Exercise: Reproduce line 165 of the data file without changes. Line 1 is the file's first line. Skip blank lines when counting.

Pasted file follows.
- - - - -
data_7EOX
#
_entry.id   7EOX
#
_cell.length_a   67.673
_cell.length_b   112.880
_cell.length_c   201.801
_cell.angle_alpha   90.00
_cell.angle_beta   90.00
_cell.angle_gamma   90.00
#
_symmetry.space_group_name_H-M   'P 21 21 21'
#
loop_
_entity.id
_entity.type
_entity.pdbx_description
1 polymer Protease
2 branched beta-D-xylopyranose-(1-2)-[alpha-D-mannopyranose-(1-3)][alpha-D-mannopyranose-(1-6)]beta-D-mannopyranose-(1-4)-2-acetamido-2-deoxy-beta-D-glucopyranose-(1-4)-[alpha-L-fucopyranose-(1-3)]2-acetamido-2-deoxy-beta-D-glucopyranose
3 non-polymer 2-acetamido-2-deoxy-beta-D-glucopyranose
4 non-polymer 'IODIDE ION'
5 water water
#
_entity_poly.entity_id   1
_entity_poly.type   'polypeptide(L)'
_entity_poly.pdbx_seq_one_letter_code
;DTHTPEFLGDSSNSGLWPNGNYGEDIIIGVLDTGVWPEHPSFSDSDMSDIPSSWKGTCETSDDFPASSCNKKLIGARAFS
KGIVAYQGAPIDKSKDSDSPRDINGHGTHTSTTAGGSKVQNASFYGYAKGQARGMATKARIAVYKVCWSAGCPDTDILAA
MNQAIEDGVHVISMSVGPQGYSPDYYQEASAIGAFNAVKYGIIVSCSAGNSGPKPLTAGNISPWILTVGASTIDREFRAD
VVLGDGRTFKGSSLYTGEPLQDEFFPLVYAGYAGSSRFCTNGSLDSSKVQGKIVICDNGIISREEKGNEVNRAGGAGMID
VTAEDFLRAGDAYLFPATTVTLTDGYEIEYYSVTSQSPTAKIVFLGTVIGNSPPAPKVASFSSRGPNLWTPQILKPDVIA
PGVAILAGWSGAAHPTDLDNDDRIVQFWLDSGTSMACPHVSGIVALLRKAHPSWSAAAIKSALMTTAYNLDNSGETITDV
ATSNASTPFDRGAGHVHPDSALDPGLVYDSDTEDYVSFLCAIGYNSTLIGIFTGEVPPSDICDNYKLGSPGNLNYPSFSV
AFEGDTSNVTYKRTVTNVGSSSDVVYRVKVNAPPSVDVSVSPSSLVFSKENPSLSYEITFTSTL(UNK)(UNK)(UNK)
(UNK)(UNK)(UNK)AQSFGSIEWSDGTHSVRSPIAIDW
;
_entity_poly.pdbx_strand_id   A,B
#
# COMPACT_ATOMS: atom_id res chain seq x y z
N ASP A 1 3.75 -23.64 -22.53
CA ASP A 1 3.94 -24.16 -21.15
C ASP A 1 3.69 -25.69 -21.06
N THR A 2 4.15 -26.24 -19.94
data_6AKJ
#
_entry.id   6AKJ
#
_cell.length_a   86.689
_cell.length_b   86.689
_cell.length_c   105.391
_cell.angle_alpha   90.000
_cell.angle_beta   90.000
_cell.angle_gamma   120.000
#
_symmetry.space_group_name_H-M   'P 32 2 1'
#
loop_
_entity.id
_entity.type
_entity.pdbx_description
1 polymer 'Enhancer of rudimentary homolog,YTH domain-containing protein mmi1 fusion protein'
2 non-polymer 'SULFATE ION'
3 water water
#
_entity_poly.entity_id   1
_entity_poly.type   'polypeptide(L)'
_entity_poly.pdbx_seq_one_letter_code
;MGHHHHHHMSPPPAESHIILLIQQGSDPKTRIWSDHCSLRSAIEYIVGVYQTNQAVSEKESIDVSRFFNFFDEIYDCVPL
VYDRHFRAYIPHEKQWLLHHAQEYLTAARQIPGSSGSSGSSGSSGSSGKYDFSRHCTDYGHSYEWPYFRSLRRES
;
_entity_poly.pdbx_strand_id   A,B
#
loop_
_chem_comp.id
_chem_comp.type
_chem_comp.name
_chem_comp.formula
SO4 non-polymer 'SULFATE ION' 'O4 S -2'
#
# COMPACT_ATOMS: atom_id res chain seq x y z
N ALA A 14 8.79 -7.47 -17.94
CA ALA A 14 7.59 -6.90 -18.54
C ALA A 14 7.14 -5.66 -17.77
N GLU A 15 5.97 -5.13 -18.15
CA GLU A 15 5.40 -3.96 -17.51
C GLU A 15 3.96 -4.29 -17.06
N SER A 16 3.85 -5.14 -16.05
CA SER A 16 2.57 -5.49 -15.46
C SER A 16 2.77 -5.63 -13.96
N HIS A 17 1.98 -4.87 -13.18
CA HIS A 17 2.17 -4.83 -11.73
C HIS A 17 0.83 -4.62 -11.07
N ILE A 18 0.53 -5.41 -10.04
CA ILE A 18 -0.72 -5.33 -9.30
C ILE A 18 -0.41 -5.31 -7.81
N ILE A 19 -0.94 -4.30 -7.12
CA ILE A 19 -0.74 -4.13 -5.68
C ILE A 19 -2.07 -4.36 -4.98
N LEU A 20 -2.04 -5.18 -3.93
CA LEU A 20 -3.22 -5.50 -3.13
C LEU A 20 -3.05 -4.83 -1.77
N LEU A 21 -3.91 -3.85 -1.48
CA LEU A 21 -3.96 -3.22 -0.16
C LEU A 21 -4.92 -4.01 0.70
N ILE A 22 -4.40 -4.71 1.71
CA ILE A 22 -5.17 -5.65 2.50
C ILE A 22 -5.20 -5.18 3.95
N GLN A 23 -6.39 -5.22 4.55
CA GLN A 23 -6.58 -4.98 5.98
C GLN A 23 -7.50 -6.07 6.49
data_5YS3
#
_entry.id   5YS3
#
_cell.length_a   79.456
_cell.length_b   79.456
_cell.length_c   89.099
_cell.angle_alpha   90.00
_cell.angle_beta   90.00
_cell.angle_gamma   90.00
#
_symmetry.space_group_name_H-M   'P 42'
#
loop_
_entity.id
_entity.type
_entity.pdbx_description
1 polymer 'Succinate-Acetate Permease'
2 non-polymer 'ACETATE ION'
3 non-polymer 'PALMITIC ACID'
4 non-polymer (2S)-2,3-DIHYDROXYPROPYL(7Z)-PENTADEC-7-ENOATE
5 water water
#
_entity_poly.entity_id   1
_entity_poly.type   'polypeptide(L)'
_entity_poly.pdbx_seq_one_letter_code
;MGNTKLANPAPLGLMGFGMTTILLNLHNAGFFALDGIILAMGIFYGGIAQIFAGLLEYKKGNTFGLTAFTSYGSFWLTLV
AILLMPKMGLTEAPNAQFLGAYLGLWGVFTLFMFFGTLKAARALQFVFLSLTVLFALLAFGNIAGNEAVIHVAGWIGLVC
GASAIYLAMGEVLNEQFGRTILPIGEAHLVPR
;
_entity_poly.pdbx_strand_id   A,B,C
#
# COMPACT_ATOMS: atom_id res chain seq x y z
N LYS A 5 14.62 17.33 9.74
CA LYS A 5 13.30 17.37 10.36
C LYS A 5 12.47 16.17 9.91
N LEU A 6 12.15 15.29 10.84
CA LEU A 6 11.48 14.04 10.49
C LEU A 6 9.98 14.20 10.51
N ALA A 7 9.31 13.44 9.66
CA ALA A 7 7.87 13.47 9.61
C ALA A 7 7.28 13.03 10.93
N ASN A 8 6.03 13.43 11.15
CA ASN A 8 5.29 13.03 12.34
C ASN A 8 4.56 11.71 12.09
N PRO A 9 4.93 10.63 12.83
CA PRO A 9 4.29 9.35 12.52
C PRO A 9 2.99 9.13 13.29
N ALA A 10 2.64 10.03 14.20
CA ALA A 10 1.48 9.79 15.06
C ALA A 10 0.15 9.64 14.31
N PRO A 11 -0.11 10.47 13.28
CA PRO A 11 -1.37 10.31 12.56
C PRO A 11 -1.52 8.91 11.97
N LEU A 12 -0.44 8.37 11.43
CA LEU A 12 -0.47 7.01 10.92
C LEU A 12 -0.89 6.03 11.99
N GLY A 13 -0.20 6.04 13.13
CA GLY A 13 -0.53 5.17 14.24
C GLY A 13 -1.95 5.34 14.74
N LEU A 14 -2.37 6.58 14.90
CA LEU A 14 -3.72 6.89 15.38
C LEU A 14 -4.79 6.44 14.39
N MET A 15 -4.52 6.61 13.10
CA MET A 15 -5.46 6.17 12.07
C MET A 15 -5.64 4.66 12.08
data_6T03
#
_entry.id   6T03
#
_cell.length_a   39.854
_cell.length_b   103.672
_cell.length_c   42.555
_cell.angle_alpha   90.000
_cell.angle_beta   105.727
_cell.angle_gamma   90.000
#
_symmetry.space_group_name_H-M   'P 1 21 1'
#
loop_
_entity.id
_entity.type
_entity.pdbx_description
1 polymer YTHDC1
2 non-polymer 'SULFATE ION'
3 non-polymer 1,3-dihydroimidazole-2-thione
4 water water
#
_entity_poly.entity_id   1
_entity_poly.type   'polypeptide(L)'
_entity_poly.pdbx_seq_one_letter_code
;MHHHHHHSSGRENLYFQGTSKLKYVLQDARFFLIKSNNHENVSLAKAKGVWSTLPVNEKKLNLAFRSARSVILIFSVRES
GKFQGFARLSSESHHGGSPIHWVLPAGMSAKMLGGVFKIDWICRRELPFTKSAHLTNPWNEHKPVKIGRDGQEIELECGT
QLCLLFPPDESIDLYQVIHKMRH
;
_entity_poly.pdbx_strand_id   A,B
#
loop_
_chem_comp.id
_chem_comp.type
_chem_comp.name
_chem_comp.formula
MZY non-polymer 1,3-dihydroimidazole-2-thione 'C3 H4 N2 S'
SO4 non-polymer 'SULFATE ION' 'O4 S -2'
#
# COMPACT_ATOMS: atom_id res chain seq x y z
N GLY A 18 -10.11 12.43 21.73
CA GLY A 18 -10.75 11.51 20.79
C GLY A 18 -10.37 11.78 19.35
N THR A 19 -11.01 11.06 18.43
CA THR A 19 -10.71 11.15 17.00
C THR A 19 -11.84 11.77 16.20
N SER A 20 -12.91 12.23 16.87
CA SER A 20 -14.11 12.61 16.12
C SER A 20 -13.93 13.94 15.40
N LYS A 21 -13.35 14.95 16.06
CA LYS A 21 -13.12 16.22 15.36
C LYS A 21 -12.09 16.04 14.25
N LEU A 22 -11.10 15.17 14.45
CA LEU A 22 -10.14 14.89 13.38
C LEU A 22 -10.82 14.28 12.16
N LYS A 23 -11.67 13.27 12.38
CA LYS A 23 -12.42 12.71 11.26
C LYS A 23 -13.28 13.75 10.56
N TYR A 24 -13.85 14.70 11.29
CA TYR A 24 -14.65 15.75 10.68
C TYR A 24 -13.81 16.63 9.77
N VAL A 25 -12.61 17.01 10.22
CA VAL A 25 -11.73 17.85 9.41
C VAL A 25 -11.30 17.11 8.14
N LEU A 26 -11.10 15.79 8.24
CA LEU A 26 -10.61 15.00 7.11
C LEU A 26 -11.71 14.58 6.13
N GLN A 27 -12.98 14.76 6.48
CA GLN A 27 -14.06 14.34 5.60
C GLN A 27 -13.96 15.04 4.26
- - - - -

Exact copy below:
N LEU A 12 -0.44 8.37 11.43